“You’re still in play,” he said, “unless Aaron’s been much more straightforward than I realized.” I frowned. He hadn’t been. We were being so careful, taking our time. Marriage had never come up.

“I do love her,” he said, “I didn’t expect it, I just want to be around her all the time.” I laughed.

“I’ve noticed,” I said. He smiled. “I have to tell you something, it’s odd, but,” he sat down. “I’ve been having those dreams again,” he sighed. “I wrote about them to Martin but he hasn’t answered and now The Mastero left.”

“You should tell Lisette,” he said, “maybe, I don’t know, Athena, there’s something about her, it’s not just the magic.” I nodded.

“Well, yes, you lost your virginity to her, so I would imagine there’s something,” I stuck out my tongue. He snorted and pick up a pillow and tossed it at me.

“I’m never telling you anything ever again,” he sighed. “See you at dinner,” he stood up and walked out. I smiled and bit my bottom lip. I was thrilled for him. I’d never seen him so happy, but he was still Tristan, he’d find the most miserable way to be happy.

I walked downstairs and saw Aaron waiting in the hall. I suddenly realized it was time to take my own advice. I took his hands and kissed him gently, but long and deep

“That’s quite a hello,” he smiled. I giggled. “Everything alright?”

“After dinner tonight,” I said, “do you want to,” he exhaled.

“You do not have to ask me twice, Thena,” he mumbled and pulled me close. I smiled.

The Sun Came Up

The wagon where Carlton was staying was a bit of a step down from the large fluffy bed at Uncle Trey’s but we managed. More than managed, actually. I found myself lost in him.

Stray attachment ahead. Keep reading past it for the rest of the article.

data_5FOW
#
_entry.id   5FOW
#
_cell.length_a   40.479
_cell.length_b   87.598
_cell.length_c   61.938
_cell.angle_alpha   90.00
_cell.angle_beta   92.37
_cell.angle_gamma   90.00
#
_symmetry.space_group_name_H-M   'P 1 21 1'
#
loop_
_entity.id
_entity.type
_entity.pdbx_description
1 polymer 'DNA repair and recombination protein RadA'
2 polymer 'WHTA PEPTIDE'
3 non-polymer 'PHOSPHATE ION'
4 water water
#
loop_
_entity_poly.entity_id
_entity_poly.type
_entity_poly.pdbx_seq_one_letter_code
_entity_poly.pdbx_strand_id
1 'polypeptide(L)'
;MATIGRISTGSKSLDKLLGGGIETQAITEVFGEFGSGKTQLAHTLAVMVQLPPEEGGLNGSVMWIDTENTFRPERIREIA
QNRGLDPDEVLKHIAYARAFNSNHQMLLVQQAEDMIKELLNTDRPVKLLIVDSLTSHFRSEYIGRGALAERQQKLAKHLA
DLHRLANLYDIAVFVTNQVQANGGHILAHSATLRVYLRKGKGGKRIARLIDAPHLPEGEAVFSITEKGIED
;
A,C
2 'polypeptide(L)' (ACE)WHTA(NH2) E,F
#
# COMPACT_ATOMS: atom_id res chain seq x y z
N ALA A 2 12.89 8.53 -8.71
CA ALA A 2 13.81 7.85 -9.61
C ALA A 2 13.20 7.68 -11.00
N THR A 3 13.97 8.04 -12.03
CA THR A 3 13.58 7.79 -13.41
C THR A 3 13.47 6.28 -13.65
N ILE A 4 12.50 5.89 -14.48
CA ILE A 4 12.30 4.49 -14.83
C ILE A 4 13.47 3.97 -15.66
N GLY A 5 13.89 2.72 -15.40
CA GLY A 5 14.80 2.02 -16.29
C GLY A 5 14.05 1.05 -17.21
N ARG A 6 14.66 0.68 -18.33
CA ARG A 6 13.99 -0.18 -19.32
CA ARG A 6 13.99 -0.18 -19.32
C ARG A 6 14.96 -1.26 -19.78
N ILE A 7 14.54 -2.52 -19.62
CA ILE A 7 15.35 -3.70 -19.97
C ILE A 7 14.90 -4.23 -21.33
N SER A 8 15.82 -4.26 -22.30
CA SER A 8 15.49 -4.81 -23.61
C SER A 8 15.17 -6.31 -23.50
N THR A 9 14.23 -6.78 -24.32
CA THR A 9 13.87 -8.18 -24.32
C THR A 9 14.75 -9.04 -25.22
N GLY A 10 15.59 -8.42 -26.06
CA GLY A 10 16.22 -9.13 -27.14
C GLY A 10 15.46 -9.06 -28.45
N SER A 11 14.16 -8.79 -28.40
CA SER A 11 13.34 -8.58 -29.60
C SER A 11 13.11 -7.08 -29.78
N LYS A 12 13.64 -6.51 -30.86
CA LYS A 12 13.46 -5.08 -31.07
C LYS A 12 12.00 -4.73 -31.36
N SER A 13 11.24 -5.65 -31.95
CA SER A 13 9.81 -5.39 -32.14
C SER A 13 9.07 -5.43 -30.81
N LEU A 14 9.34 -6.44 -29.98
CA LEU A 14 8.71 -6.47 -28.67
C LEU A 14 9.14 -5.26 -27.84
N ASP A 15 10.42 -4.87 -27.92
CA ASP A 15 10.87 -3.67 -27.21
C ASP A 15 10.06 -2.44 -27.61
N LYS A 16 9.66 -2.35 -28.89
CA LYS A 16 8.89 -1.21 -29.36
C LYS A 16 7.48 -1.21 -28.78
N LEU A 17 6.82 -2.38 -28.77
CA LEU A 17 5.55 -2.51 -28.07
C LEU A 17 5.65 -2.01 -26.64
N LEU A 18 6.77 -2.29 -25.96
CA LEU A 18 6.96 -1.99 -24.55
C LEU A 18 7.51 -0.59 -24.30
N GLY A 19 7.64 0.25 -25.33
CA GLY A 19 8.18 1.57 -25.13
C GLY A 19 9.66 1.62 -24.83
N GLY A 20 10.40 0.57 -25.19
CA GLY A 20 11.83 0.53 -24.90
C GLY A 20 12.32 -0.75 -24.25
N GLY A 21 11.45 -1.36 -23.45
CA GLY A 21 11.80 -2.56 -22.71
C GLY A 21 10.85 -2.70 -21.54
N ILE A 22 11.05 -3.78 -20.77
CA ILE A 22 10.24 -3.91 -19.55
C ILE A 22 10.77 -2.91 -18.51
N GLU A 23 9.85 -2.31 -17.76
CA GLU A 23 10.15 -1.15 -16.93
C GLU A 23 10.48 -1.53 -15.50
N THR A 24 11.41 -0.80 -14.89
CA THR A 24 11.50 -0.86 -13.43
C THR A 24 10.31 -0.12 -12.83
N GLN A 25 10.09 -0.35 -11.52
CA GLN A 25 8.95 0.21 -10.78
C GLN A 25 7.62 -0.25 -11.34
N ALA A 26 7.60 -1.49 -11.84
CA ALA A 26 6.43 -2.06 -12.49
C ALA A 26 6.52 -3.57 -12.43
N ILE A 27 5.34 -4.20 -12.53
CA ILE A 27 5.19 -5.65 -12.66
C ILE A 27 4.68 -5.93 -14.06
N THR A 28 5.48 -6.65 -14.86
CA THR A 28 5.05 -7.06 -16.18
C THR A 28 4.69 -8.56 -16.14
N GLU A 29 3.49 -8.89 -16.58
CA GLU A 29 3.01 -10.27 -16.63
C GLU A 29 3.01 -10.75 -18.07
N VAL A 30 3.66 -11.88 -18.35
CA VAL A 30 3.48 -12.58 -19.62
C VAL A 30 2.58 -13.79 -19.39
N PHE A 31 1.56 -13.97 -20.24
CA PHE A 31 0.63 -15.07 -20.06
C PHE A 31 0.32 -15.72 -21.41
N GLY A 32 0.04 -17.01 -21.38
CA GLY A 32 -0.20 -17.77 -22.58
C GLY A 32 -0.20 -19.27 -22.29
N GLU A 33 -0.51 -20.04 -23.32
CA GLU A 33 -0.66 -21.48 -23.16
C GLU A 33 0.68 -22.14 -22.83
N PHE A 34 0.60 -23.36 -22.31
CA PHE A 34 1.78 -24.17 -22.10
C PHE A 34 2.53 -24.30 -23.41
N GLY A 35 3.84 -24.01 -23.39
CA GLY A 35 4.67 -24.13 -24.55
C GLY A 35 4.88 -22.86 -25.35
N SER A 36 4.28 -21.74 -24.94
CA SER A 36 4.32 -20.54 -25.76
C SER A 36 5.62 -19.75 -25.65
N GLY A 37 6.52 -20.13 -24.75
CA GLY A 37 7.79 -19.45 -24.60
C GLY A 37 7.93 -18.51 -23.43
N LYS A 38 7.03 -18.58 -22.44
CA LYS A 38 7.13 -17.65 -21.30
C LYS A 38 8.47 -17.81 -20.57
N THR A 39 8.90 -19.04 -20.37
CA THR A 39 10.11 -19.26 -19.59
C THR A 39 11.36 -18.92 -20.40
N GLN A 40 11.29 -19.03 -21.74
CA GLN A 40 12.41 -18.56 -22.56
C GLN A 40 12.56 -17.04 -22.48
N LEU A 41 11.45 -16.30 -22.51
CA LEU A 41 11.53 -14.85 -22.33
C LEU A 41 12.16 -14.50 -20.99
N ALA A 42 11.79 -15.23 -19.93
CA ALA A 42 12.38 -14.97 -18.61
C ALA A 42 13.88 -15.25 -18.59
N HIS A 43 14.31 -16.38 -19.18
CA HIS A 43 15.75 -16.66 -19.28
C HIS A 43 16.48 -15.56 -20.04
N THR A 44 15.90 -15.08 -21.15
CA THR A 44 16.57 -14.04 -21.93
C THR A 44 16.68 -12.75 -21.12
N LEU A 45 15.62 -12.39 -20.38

After we finished I lounged happily, while Carlton made soft circles with his thumb against my arms.

“I missed you,” he said, “gods, Dorin was dull.” I smiled coyly at him.

“Does your intended not please you?” I teased, he groaned.

“She’s very beautiful,” he admitted, “but I think even after we’re married if I attempted what we just did, she’ll explode from scandal. Very prim.” I nodded, but he was smiling. He kissed me again and pulled me into a straddle. “Lotte says we’ll move on in a few days, but I want as much of you as I can get in that time.”

“Carlton,” I whimpered, as his hands slid to my thighs and then in between, “I really have to go, though.” He laughed.

“Come on, Athena,” he said, “I’ve been starved,” he nibbled gently on my neck.

“It isn’t like Dovetail,” I explained and tried to pull away, “they’ll actually miss me if I don’t get back.” But he held me, tighter. “Carlton, I’m serious,” he laughed.

“Darling, so am I,” he grunted. I pushed him back, a burst of strength, which lit up the cart. “What in the hell?” He mumbled.

“Don’t,” I said as he came closer. I didn’t know what the light was, but I was grateful for it. I pulled my underdress over my head and grabbed my dress and stumbled out.

“Athena, I’m sorry, I thought we were playing,” Carlton said. I turned and glared at him. And then my eyes grew wide, Aaron was standing behind him.

“I was worried,” Aaron said simply, “You don’t know the area,” my eyes filled with tears. He would hate me now, I’m sure of it. “Is something wrong, Sir?” Carlton looked at him.

“None of your business,” he said gruffly. Aaron smirked.

“No?” He said, “Lady Athena is my guest, this is my land, I’d say it’s at least partially my business,” Carlton’s eyes grew wide. “But you’re quite right, we don’t want to make a scene. I doubt Mistress Dufrey would appreciate her cousin’s distress, or me asking her to move along earlier than planned.”

“I’m sorry, Lady Athena,” Carlton said shortly and stalked off. Aaron looked at me and I swallowed.

“I know what you must be thinking,” I said, “but he didn’t, I wanted to,” I swallowed, “he’s an old friend.”